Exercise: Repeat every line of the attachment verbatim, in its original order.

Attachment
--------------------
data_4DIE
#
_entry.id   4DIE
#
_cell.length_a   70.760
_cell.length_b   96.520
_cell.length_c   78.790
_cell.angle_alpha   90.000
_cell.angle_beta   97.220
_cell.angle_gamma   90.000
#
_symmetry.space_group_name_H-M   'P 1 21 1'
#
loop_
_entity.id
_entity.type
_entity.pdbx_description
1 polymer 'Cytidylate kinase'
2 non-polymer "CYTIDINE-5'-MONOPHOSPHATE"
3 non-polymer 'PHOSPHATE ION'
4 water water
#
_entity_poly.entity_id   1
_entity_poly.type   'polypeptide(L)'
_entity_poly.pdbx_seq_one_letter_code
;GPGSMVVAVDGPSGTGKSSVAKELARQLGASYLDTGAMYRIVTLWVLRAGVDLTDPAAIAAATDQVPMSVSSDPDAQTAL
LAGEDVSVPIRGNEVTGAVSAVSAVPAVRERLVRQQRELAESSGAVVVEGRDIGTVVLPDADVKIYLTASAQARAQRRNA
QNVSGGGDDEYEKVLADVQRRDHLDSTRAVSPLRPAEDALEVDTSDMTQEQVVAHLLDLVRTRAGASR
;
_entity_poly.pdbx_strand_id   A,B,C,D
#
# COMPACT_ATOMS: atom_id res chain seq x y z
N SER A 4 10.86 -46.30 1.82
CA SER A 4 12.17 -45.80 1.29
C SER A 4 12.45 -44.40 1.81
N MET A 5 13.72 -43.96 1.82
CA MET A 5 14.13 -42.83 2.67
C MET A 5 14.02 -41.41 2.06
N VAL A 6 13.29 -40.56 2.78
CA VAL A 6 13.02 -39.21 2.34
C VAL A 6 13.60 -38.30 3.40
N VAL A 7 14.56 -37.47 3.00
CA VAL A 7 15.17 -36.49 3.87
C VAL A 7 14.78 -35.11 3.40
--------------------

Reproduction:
data_4DIE
#
_entry.id   4DIE
#
_cell.length_a   70.760
_cell.length_b   96.520
_cell.length_c   78.790
_cell.angle_alpha   90.000
_cell.angle_beta   97.220
_cell.angle_gamma   90.000
#
_symmetry.space_group_name_H-M   'P 1 21 1'
#
loop_
_entity.id
_entity.type
_entity.pdbx_description
1 polymer 'Cytidylate kinase'
2 non-polymer "CYTIDINE-5'-MONOPHOSPHATE"
3 non-polymer 'PHOSPHATE ION'
4 water water
#
_entity_poly.entity_id   1
_entity_poly.type   'polypeptide(L)'
_entity_poly.pdbx_seq_one_letter_code
;GPGSMVVAVDGPSGTGKSSVAKELARQLGASYLDTGAMYRIVTLWVLRAGVDLTDPAAIAAATDQVPMSVSSDPDAQTAL
LAGEDVSVPIRGNEVTGAVSAVSAVPAVRERLVRQQRELAESSGAVVVEGRDIGTVVLPDADVKIYLTASAQARAQRRNA
QNVSGGGDDEYEKVLADVQRRDHLDSTRAVSPLRPAEDALEVDTSDMTQEQVVAHLLDLVRTRAGASR
;
_entity_poly.pdbx_strand_id   A,B,C,D
#
# COMPACT_ATOMS: atom_id res chain seq x y z
N SER A 4 10.86 -46.30 1.82
CA SER A 4 12.17 -45.80 1.29
C SER A 4 12.45 -44.40 1.81
N MET A 5 13.72 -43.96 1.82
CA MET A 5 14.13 -42.83 2.67
C MET A 5 14.02 -41.41 2.06
N VAL A 6 13.29 -40.56 2.78
CA VAL A 6 13.02 -39.21 2.34
C VAL A 6 13.60 -38.30 3.40
N VAL A 7 14.56 -37.47 3.00
CA VAL A 7 15.17 -36.49 3.87
C VAL A 7 14.78 -35.11 3.40